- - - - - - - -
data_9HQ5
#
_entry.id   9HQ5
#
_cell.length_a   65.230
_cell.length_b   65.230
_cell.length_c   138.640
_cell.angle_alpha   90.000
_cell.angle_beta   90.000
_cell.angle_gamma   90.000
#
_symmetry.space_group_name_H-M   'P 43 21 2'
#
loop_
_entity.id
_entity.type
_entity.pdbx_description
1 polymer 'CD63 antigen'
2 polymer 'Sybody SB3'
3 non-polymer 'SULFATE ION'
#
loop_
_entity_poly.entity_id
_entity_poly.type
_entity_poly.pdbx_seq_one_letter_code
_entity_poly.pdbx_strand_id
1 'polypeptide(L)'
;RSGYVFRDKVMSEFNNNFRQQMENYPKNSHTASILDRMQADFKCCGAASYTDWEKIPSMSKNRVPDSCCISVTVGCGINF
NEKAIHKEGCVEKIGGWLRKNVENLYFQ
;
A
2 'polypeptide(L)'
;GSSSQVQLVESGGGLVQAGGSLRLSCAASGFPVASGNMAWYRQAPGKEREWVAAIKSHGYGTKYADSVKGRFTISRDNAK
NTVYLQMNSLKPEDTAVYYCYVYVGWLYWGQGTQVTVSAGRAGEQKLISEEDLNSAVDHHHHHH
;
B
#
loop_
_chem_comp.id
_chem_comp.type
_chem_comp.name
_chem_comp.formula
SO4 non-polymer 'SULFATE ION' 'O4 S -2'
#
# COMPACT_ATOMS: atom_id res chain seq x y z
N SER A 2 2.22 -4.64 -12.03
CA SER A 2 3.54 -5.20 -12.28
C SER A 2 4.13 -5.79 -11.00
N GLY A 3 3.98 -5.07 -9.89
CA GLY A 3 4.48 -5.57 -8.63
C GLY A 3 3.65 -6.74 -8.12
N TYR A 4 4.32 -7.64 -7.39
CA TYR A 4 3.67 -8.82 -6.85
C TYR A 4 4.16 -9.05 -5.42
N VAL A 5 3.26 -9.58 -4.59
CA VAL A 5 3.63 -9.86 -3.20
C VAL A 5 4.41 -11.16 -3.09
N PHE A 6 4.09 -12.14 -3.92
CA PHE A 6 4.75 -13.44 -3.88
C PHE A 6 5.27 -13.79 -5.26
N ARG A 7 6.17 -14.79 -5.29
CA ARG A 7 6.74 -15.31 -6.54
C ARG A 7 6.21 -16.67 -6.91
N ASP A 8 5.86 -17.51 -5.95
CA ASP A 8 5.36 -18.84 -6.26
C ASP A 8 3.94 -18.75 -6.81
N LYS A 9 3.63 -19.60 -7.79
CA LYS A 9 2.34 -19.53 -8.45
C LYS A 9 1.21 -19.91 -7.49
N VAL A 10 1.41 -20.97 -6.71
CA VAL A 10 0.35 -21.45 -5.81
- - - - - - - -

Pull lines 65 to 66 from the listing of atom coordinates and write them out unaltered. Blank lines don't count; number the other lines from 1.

CA ASP A 8 5.36 -18.84 -6.26
C ASP A 8 3.94 -18.75 -6.81